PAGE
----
On April 1, 2022, Vladimir Putin announced to the world he would die that night at 9:00 p.m. “I’ve accomplished everything I set out to do. I don’t see any need to continue living. I’ve always wanted to control everything and everyone so why not control death as well.”
“Do you promise to die?” A reporter asked. “Because you have a habit of saying one thing and doing the opposite.”
“That’s not true,” Mr. Putin said, as security pummeled the reporter. “If I say I am going to die tonight, peacefully in my sleep, then that is what will happen. Do any of the remaining reporters have more questions?” They did not.
The world rejoiced at the news. “This is wonderful! Everyone will be much safer now,” one man said before being poisoned.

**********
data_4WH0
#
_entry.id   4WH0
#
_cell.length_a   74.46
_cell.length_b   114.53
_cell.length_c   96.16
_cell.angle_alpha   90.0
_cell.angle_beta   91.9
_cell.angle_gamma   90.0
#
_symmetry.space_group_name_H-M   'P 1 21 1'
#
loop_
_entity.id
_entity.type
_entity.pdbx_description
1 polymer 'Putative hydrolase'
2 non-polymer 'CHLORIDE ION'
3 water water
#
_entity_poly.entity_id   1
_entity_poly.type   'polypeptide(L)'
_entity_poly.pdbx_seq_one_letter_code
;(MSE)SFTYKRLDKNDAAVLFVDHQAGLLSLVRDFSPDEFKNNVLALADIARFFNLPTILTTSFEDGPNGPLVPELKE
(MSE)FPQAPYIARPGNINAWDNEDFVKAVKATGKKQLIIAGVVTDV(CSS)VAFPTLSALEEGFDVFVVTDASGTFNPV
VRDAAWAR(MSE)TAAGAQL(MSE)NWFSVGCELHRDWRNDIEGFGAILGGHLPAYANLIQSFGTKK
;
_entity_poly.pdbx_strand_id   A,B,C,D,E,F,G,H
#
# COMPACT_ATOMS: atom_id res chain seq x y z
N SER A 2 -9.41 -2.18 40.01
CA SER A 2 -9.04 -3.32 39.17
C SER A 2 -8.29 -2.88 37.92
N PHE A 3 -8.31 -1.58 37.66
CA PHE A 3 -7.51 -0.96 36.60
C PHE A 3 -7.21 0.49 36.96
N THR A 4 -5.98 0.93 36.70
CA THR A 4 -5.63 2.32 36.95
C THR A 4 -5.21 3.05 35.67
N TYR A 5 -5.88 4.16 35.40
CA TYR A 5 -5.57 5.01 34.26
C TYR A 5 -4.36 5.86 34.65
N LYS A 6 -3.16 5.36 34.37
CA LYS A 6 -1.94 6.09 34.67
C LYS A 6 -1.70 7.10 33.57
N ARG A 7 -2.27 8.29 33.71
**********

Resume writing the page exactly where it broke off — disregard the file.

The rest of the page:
“Can you believe him?” I asked. But the man was already dead.
On April 2, 2022, the world woke up smiling and so did Vladimir Putin. “But he promised,” everyone said in shock. “How can this be?”
That afternoon news from the Kremlin leaked. Mr. Putin’s promise to die had been a ruse. “Apparently,” said one reporter, who is now missing, “Mr. Putin had eyes on the wife of one of his generals. His announcement was intended to lull the general into a false sense of security. Instead of dying the night of April 1st, Putin was having sex with the general’s wife.”
“Dammit,” the general exclaimed. “He got me again.”
Tengo Leche, Free Lance Reporter and Social Anxiety Scholar